>The general rule of thumb is that trademarks are best thought of as “adjectives” that modify a generic noun. But this “part of speech” approach is not determinative to whether a mark has become generic. And while for years Xerox sought to instill in the public’s mind the trademark significance of XEROX by stating that “not even Xerox can xerox,” evidently Google can google without destroying the mark.
At least they named it core and standard so you know which mess you're referring to.
With Apple TV you have to make up your own qualifiers.
Apple's marketing team seems to failing at their jobs right now. They had iPhone had X/Xr/Xs/Xs Max at some point, and I never figure out which was which. The most recent 11/11 pro/11 pro max makes a lot more sense, but it sounds dated.
.Net Core and Standard are two of the best things Microsoft has done in the past 5 years and part of the reason why .Net is doing so well and is super popular.
.NET Core is the best thing Microsoft did even if it sucks they basically redid .NET Framework. It sucks when companies do that kind of thing but the end result is a much more powerful .NET ecosystem. The confusing bit is old .NET Framework libraries that may or may not work at all with .NET Core.
Microsoft has the .Net ecosystem (as the above poster described it "Microsoft's Java," which it largely is). However for a period Microsoft was naming other products and services ".Net" that were completely unrelated. Specifically this: https://en.wikipedia.org/wiki/Microsoft_.NET_strategy
Both .Net Core and .Net Standard are part of the .Net ecosystem for real, making them not an example of the marketing phenomenon being discussed here. Which isn't to say the names aren't confusing, just that it isn't in the same pattern.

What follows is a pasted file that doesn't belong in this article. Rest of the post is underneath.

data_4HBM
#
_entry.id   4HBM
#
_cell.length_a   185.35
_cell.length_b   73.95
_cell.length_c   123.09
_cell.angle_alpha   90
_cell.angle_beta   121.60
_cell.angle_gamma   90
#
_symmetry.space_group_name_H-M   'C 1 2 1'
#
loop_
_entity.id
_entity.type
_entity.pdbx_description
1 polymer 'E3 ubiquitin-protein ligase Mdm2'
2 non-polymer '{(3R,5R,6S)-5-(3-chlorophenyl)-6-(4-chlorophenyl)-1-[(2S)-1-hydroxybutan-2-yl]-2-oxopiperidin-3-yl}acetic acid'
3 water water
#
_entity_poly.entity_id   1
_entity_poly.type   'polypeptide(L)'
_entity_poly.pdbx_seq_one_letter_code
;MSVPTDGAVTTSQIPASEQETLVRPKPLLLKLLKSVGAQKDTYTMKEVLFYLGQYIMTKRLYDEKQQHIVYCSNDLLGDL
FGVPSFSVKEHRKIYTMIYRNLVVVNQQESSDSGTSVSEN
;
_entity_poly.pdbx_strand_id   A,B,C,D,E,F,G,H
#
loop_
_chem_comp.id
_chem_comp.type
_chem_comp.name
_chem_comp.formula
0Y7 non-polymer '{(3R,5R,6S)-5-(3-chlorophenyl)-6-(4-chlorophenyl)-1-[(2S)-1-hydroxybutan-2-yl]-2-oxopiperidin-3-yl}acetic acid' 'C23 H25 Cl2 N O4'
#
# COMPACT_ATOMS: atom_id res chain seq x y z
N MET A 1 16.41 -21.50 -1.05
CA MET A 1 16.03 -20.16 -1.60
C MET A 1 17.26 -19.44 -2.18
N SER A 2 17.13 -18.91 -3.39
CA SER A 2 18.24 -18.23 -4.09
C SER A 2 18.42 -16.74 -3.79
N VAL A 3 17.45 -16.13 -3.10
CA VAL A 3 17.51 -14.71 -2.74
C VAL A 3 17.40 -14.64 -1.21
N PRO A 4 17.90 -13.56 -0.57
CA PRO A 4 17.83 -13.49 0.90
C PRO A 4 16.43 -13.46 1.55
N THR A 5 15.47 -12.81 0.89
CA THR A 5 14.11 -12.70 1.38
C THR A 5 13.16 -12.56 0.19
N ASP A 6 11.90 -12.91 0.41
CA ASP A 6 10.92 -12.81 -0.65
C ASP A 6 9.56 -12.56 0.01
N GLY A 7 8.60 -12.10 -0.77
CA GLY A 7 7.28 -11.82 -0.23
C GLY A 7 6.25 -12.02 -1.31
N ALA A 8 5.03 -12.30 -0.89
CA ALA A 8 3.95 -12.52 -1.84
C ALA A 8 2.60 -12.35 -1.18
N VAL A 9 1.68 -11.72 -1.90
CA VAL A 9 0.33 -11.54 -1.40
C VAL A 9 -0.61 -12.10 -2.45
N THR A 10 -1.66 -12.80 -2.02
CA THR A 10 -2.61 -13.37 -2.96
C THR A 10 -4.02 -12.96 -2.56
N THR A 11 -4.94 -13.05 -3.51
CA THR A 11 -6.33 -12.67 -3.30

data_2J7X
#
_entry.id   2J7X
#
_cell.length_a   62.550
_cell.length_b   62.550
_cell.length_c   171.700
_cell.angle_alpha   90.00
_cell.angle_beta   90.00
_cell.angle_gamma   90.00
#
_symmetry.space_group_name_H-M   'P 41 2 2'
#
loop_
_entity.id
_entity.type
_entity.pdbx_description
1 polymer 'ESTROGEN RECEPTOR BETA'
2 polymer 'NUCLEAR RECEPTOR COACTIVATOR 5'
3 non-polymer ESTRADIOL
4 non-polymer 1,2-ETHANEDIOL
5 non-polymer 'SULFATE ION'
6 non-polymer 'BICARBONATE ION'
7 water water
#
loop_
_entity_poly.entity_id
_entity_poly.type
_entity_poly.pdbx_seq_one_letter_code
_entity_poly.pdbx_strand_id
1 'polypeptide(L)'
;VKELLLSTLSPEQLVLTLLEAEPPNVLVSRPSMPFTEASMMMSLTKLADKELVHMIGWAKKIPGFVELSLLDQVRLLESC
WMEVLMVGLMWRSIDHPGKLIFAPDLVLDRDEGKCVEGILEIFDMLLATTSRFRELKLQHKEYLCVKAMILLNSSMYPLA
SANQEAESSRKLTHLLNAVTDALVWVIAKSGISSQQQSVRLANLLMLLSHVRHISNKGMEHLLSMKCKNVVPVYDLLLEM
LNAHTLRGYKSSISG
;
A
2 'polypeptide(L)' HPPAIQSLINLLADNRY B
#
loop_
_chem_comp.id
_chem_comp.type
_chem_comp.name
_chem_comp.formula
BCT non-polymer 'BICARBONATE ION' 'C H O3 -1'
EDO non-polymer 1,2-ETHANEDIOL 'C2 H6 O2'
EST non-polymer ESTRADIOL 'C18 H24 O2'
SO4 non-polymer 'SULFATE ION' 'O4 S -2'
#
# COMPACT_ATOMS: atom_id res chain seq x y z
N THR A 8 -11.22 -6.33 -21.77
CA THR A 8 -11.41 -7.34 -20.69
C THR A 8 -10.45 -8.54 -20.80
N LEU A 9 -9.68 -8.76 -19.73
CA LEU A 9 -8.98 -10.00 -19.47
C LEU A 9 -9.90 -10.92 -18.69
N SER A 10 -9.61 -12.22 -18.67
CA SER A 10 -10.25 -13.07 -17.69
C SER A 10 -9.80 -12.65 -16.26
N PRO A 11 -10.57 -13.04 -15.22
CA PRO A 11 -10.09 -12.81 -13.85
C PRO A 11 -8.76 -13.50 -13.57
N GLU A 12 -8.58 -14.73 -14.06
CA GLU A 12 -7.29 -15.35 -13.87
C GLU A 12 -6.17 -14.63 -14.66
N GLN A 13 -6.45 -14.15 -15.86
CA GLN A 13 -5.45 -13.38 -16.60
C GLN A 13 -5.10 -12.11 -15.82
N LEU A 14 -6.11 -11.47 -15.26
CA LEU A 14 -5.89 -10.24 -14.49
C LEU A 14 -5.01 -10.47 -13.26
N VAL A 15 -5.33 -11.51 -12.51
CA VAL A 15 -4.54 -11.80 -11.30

.Net Framework: Legacy/Classic .Net. Windows Only. Started in 2002. 4.8 is the final major version.
.Net Core: Light weight/cross platform "reboot" of .Net Framework. Started in 2016.
.Net Standard: Minimum subset of both that allows libraries to be cross-compatible with .Net Framework and .Net Core. Also assures they lack Windows specific dependencies. Allowing a bridge to migrate to .Net Core.
Now with 40% more confusion.
Amusing that along with this, there are two articles about caches on the front page of HN right now.
A good Apple product may in some ways be more constrained than similar products but is easy to understand and use and 'just works'. For instance, you bought an iPod and you plugged it into your Mac which popped up a store where you could buy music. You didn't have to know what an 'mp3' is. Or you bought an iPhone, took it home, plugged into your computer and 3 minutes later had a working new phone/pocket web browser. You didn't have to listen to anyone telling you about extended warranty and the web browser actually worked.
Buying an Apple TV or subscribing to the service doesn't solve any of the endless irritations and inconveniences associated with consuming TV or movies online. It just names them all Apple TV but if they fixed that, the irritations and inconveniences would still be there.
It solves all problems by leaving no memory and battery for them to happen in.
The physical Apple remotes are so terrible, I've stopped using Apple TV (all of them). The Apple remote app is better, but is useless for when you need to hit pause, as your phone has gone to sleep.
They would have been better sticking with the remote that came with the early versions.
It's not great for long lists but it's far from being terrible, also part of the problem lies on the UI design for example having too long lists
It's possible for people to have different experiences or standards without being paid trolls, but I guess I'm graciously assuming you're not a paid troll. Which, by the way, is the rule around here: be gracious.
The smart home integration buttons are nice, as is not having a screen that changes what buttons do.
And, sometimes when you search for a movie using Siri on Apple TV it opens in Movies where you can add it to your wish list, but sometimes it opens in the TV app where you can't. To avoid this, you have to go into Movies, then use Search, then use your voice to fill in the title, then it will come up in Movies where you can add it to the wish list.